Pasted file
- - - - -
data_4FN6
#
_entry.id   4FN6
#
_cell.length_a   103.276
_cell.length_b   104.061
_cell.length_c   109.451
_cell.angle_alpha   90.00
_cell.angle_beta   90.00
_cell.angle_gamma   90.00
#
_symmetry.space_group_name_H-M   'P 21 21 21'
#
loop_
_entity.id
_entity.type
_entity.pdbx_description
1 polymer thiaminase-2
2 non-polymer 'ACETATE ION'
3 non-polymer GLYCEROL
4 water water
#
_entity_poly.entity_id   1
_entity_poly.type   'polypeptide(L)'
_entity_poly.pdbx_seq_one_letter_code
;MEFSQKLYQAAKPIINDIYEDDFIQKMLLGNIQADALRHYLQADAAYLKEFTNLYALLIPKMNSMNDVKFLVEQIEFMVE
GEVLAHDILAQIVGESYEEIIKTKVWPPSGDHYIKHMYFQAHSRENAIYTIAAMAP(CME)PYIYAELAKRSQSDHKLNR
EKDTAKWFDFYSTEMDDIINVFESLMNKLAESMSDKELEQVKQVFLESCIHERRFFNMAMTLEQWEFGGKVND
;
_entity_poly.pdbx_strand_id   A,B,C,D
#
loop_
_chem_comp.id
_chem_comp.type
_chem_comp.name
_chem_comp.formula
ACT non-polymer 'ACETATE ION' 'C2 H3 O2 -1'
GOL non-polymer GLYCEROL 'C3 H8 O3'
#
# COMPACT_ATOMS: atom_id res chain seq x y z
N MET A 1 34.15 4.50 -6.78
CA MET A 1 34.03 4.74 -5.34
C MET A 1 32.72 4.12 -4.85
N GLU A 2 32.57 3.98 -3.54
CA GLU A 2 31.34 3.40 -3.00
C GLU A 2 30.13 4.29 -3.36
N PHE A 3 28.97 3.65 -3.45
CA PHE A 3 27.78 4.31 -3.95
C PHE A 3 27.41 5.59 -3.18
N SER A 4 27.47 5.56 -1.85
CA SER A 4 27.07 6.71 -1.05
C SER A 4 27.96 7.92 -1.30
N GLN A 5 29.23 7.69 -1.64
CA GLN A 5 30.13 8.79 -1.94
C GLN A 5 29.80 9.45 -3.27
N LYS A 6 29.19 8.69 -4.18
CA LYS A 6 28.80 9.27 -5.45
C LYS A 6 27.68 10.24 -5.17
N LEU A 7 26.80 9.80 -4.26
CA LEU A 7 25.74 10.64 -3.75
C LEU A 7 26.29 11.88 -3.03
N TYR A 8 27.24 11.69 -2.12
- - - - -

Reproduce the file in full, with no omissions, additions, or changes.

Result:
data_4FN6
#
_entry.id   4FN6
#
_cell.length_a   103.276
_cell.length_b   104.061
_cell.length_c   109.451
_cell.angle_alpha   90.00
_cell.angle_beta   90.00
_cell.angle_gamma   90.00
#
_symmetry.space_group_name_H-M   'P 21 21 21'
#
loop_
_entity.id
_entity.type
_entity.pdbx_description
1 polymer thiaminase-2
2 non-polymer 'ACETATE ION'
3 non-polymer GLYCEROL
4 water water
#
_entity_poly.entity_id   1
_entity_poly.type   'polypeptide(L)'
_entity_poly.pdbx_seq_one_letter_code
;MEFSQKLYQAAKPIINDIYEDDFIQKMLLGNIQADALRHYLQADAAYLKEFTNLYALLIPKMNSMNDVKFLVEQIEFMVE
GEVLAHDILAQIVGESYEEIIKTKVWPPSGDHYIKHMYFQAHSRENAIYTIAAMAP(CME)PYIYAELAKRSQSDHKLNR
EKDTAKWFDFYSTEMDDIINVFESLMNKLAESMSDKELEQVKQVFLESCIHERRFFNMAMTLEQWEFGGKVND
;
_entity_poly.pdbx_strand_id   A,B,C,D
#
loop_
_chem_comp.id
_chem_comp.type
_chem_comp.name
_chem_comp.formula
ACT non-polymer 'ACETATE ION' 'C2 H3 O2 -1'
GOL non-polymer GLYCEROL 'C3 H8 O3'
#
# COMPACT_ATOMS: atom_id res chain seq x y z
N MET A 1 34.15 4.50 -6.78
CA MET A 1 34.03 4.74 -5.34
C MET A 1 32.72 4.12 -4.85
N GLU A 2 32.57 3.98 -3.54
CA GLU A 2 31.34 3.40 -3.00
C GLU A 2 30.13 4.29 -3.36
N PHE A 3 28.97 3.65 -3.45
CA PHE A 3 27.78 4.31 -3.95
C PHE A 3 27.41 5.59 -3.18
N SER A 4 27.47 5.56 -1.85
CA SER A 4 27.07 6.71 -1.05
C SER A 4 27.96 7.92 -1.30
N GLN A 5 29.23 7.69 -1.64
CA GLN A 5 30.13 8.79 -1.94
C GLN A 5 29.80 9.45 -3.27
N LYS A 6 29.19 8.69 -4.18
CA LYS A 6 28.80 9.27 -5.45
C LYS A 6 27.68 10.24 -5.17
N LEU A 7 26.80 9.80 -4.26
CA LEU A 7 25.74 10.64 -3.75
C LEU A 7 26.29 11.88 -3.03
N TYR A 8 27.24 11.69 -2.12